The Silent Vulcan

The Silent Vulcan The Silent Vulcan The Silent Vulcan The Silent Vulcan

 

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1st Publication date late August 2002

Hardback  1st Publication date August 2002 320 pages  Severn House Publishers; ISBN: 0727857126

Paperback 1st Publication date late 2003?

From book cover

It is over six months since the West Sussex community of Pentworth became isolated from the rest of the world by a mysterious force wall. Beyond the strange, dome-like barrier lies the unreachable world of the bleak steppes of Europe of 40,000 years ago. Equally unreachable are the visitors responsible for the creation of the force wall, sheltering in their UFO in a deep swamp. The visitors have largely ignored the imprisoned inhabitants with the exception of sixteen-year-old Vikki Taylor. She alone holds the key as to why the visitors have come. But the revival of ancient superstitions in Pentworth have made Vikki and her friends fugitives, accused of witchcraft.

The Silent Vulcan opens with Pentworth on the brink of a bloody civil war between town and country and concludes with the visitors finally showing their hand and revealing the extraordinary reason for their arrival in their "Silent Vulcan".

The book follows on from Wicca & Temple of the Winds

 

Dave's comment 

Nothing

Author James Follett comments 19.07.2004

Until now my experience of book readings has been limited to licensing my books as talking books. Talking books are, as their name implies, just that. They are not subjected to editing or abridgement unless the occasional 'he said' or 'she said' is inserted for clarity.
As a consequence an average length English novel of around 90,000 words can amount to a ten-hour recording on about five or six compact cassettes.

When the BBC approached me with a view to producing readings of my 'The Silent Vulcan' trilogy totalling nearly half a million words my reaction was 'Blimey -- it'll have to be abridged a little.' Then, when they said about a week later that each book would be allowed only eight 20-minute readings, my reaction was 'Bugger -- they'll have to be abridged a lot!'

Anyway, for the money they offering with their new treasury-approved budget I switched on my pooter's word-cruncher -- never switched on for less than five grand -- and started work on the first book 'The 'Temple of the Winds'. The timing of a reading of one typical full page meant that as a talking book without editing the book would've taken about 1000 minutes to read. Compare that with the BBC's requirement of 160 minutes! It was going to be a long haul.

Editing is something I'm good at. The first pass took a day. It was mostly dialogue tightening and descriptive passages chopped, and resulted in a reading time of around 600 minutes. Dumping the salacious material brought it down to about 500 minutes.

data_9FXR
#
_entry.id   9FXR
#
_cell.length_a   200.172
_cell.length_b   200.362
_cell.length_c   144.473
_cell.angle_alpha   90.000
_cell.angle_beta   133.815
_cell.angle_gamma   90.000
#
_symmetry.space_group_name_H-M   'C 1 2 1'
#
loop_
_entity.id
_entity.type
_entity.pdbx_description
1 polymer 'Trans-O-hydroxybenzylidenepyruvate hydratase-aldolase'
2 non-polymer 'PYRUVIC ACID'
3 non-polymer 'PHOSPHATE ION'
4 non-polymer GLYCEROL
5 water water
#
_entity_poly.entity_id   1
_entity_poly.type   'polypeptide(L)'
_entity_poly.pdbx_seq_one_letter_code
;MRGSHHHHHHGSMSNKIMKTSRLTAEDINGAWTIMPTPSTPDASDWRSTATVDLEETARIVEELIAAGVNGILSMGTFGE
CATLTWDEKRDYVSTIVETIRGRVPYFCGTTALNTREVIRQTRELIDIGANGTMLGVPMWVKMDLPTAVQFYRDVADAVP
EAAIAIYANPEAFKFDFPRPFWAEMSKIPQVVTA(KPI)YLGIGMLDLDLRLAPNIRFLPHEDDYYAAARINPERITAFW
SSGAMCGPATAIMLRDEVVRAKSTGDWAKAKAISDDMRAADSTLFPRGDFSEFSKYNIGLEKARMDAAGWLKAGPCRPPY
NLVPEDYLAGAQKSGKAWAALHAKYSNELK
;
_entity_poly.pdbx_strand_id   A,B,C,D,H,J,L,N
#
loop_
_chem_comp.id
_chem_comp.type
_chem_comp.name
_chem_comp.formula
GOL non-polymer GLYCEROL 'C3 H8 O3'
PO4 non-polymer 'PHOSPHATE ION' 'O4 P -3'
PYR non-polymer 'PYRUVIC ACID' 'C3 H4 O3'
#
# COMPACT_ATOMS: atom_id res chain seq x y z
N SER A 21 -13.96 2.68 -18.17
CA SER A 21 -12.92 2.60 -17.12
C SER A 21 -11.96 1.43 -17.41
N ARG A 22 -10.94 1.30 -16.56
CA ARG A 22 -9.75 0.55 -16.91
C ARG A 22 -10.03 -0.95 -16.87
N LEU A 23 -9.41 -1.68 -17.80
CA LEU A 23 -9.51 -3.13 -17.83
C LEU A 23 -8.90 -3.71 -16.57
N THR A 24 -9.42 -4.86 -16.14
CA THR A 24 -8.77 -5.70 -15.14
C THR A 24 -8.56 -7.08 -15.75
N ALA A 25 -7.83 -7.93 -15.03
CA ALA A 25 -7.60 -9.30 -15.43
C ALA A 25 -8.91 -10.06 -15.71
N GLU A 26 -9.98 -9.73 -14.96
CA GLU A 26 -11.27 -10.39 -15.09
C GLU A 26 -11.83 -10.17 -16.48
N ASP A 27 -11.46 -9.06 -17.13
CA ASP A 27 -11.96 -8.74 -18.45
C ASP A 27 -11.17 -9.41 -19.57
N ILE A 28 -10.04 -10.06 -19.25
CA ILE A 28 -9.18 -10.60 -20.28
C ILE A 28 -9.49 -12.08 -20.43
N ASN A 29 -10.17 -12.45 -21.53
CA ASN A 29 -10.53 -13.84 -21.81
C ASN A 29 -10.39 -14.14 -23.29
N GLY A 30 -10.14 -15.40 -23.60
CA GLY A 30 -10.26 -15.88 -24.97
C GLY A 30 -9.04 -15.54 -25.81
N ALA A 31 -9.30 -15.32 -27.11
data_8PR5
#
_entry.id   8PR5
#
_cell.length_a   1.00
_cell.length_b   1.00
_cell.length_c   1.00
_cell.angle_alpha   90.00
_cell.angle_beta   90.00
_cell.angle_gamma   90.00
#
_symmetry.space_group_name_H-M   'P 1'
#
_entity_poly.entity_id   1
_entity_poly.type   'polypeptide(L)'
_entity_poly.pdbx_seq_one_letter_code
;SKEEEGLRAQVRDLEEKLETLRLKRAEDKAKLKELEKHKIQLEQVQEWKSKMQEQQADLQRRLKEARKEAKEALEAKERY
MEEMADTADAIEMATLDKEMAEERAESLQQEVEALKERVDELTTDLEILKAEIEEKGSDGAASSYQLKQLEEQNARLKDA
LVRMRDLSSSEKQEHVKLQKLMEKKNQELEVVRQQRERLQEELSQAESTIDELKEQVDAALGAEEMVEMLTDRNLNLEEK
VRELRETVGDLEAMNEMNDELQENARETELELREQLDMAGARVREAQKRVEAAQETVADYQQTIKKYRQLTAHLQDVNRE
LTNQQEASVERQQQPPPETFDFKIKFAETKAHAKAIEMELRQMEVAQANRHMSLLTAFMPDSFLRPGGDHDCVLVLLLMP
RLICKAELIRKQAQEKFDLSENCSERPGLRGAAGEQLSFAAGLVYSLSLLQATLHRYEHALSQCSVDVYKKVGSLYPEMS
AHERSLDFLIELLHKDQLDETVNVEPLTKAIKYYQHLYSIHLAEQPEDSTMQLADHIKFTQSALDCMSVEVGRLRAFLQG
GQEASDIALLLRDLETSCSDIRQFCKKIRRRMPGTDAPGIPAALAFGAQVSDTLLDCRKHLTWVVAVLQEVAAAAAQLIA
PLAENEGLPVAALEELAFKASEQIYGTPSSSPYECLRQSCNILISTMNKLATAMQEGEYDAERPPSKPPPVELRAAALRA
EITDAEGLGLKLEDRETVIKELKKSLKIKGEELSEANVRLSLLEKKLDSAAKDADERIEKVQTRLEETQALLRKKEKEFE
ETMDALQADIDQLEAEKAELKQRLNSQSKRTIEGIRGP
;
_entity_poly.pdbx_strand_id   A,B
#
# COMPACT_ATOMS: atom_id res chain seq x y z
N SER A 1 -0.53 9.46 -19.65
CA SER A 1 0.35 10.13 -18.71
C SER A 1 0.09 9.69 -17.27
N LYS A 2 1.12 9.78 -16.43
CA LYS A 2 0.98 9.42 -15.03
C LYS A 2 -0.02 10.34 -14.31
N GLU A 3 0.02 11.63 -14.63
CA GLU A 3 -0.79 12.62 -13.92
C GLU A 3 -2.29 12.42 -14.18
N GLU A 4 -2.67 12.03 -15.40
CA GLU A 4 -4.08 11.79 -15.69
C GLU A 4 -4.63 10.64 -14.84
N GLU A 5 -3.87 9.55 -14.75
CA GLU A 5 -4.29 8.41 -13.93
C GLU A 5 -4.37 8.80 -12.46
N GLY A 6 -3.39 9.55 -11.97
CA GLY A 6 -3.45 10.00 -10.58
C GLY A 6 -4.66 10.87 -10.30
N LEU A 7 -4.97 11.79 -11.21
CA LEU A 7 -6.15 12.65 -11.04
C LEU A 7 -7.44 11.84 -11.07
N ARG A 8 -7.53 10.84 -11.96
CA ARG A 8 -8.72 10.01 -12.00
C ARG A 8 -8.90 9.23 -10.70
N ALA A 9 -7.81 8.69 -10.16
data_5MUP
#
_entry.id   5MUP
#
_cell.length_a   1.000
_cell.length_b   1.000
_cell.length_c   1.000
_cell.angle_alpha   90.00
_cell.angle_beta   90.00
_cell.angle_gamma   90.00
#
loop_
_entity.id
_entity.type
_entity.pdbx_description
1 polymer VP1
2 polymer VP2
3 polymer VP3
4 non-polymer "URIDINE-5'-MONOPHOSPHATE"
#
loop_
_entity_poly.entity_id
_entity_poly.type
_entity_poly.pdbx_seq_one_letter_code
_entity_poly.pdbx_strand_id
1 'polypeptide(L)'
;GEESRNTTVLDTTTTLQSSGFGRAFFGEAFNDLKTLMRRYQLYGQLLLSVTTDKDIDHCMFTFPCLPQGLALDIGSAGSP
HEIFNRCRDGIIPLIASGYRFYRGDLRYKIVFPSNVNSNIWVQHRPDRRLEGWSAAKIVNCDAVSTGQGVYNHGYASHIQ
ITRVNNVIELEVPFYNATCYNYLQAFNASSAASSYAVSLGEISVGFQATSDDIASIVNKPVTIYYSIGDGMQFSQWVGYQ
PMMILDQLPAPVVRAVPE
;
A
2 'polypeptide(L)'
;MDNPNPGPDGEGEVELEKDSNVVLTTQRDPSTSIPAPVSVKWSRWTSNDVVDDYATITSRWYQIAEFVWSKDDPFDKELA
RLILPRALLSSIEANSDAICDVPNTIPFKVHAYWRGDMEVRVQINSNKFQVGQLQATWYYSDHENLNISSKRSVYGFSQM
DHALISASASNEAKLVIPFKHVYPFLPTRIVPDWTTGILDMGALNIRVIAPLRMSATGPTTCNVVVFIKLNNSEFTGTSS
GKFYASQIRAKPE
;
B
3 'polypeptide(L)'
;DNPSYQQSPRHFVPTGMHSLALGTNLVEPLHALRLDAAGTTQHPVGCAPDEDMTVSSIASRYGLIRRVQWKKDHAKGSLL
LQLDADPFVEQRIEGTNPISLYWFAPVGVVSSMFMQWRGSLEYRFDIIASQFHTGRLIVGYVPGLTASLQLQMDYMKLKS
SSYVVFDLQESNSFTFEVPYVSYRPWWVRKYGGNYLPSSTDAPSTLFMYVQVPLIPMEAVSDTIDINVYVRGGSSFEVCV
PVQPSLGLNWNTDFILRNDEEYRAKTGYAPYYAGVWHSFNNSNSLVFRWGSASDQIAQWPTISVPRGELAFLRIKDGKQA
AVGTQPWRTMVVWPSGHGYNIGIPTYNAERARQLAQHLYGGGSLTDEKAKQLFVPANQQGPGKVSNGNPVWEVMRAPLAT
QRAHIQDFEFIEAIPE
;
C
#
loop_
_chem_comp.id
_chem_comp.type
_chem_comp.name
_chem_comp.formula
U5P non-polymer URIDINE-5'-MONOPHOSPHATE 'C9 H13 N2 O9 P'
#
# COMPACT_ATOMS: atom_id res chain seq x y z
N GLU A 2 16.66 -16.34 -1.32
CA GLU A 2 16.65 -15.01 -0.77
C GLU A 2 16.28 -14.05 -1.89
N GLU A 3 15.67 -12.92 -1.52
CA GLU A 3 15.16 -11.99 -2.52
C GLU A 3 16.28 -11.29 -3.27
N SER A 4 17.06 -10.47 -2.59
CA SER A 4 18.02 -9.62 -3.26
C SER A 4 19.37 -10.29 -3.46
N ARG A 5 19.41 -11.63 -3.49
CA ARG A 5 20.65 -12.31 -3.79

This is when abridging starts to get more tricky because chunks of text have to re-written. For example, instead of reporting a heated meeting verbatim with all the dialogue and arguments set out in a complete scene, it is necessary to rewrite along the lines of: 'the meeting was stormy and it was decided that...' Sometimes such treatment, though brutal, can dispose of an entire chapter. This phase brought the reading down to approximately 300 minutes.

I was getting there and had reached the stage when some restructuring of the book was needed such as losing characters. After a lot of thought, I dumped two characters, one quite major, and rewrote several passages to accommodate the changes. This took some time, at least two days, but it did the trick and I ended up with a total reading time of 200 minutes. In other words, I was there.

All I had to do now was split the revised text into eight parts, look for suitable cliff-hanger episode endings, and carry out a few nips and tucks, with additional cuts bracketed for recording but which could be implemented during final edit to provide exact running times. All fairly routine stuff but it was done. I suppose it took about a week. I was about to print the scripts when the phone rang. It was the BBC to tell of a rule I no idea existed: that authors aren't allowed to abridge their own material! Perhaps they thought that writers would be too close to their own material to do an objective job. I don't know, but I was miffed because I thought I'd done a professional, workmanlike job, and I had had some experience of adapting material for Radio 4 in the past. Still, it meant that I had no further work to do on the project except cash the cheques.

The task went to Amanda Davis. The readings end next week after a six month run, and are scheduled for a repeat. She did an excellent job and it's interesting to note that she dumped one of the characters that I'd dumped. In places I felt she'd left out some important points that could've been covered with a few words, but she did an excellent job although there was a bit of a cringe-making howler in part 7 of The Silent Vulcan -- the final book, when she said that a showman's steam engine (a Charles Burrell beast) had about 300,000 watts output -- omitting to mention that most of that output came from a Centrax gas turbine generator. Fingers crossed, maybe no-one will notice

The reader was Nigel Anthony -- an actor experienced in talking books readings. He did a first class job, so well in fact, that with some scenes I ended up with the impression of having heard a play.

My only reservations about the production is that I feel weekly readings are wrong. It's asking a lot of listeners to stay with a programme over a period of six months. Perhaps I'll get a chance to do something about that showman's engine in the repeat.


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Note that this book is part of a trilogy the books in order are

Temple of the Winds

Wicca

The Silent Vulcan

 

 

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